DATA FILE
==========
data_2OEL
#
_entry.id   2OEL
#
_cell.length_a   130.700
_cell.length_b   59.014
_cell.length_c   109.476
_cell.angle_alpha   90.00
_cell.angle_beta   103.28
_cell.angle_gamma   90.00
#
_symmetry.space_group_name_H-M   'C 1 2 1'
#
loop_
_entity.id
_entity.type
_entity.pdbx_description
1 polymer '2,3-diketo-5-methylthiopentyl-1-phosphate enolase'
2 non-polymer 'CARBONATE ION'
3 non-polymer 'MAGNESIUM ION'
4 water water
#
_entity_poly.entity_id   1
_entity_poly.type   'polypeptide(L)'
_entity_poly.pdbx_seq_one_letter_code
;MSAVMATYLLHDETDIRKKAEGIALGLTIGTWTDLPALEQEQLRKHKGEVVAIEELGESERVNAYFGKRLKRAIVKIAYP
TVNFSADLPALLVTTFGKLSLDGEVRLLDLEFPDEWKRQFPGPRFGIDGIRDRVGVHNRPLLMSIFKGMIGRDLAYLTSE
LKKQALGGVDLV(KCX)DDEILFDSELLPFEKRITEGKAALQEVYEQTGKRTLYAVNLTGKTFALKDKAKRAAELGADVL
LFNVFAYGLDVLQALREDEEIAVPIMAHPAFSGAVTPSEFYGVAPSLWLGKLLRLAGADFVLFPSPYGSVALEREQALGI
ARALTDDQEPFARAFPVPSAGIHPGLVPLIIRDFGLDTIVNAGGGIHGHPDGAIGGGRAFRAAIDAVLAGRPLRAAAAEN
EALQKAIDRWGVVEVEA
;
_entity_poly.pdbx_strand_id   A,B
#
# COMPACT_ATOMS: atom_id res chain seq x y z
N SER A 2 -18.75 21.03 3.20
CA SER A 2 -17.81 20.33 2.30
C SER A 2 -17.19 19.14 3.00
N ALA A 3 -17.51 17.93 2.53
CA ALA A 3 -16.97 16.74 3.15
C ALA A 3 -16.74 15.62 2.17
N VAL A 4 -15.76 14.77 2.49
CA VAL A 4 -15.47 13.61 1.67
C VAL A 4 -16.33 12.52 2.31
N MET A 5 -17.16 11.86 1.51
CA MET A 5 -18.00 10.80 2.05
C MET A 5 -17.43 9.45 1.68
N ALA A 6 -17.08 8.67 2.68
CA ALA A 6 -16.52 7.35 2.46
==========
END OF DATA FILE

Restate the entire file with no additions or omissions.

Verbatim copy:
data_2OEL
#
_entry.id   2OEL
#
_cell.length_a   130.700
_cell.length_b   59.014
_cell.length_c   109.476
_cell.angle_alpha   90.00
_cell.angle_beta   103.28
_cell.angle_gamma   90.00
#
_symmetry.space_group_name_H-M   'C 1 2 1'
#
loop_
_entity.id
_entity.type
_entity.pdbx_description
1 polymer '2,3-diketo-5-methylthiopentyl-1-phosphate enolase'
2 non-polymer 'CARBONATE ION'
3 non-polymer 'MAGNESIUM ION'
4 water water
#
_entity_poly.entity_id   1
_entity_poly.type   'polypeptide(L)'
_entity_poly.pdbx_seq_one_letter_code
;MSAVMATYLLHDETDIRKKAEGIALGLTIGTWTDLPALEQEQLRKHKGEVVAIEELGESERVNAYFGKRLKRAIVKIAYP
TVNFSADLPALLVTTFGKLSLDGEVRLLDLEFPDEWKRQFPGPRFGIDGIRDRVGVHNRPLLMSIFKGMIGRDLAYLTSE
LKKQALGGVDLV(KCX)DDEILFDSELLPFEKRITEGKAALQEVYEQTGKRTLYAVNLTGKTFALKDKAKRAAELGADVL
LFNVFAYGLDVLQALREDEEIAVPIMAHPAFSGAVTPSEFYGVAPSLWLGKLLRLAGADFVLFPSPYGSVALEREQALGI
ARALTDDQEPFARAFPVPSAGIHPGLVPLIIRDFGLDTIVNAGGGIHGHPDGAIGGGRAFRAAIDAVLAGRPLRAAAAEN
EALQKAIDRWGVVEVEA
;
_entity_poly.pdbx_strand_id   A,B
#
# COMPACT_ATOMS: atom_id res chain seq x y z
N SER A 2 -18.75 21.03 3.20
CA SER A 2 -17.81 20.33 2.30
C SER A 2 -17.19 19.14 3.00
N ALA A 3 -17.51 17.93 2.53
CA ALA A 3 -16.97 16.74 3.15
C ALA A 3 -16.74 15.62 2.17
N VAL A 4 -15.76 14.77 2.49
CA VAL A 4 -15.47 13.61 1.67
C VAL A 4 -16.33 12.52 2.31
N MET A 5 -17.16 11.86 1.51
CA MET A 5 -18.00 10.80 2.05
C MET A 5 -17.43 9.45 1.68
N ALA A 6 -17.08 8.67 2.68
CA ALA A 6 -16.52 7.35 2.46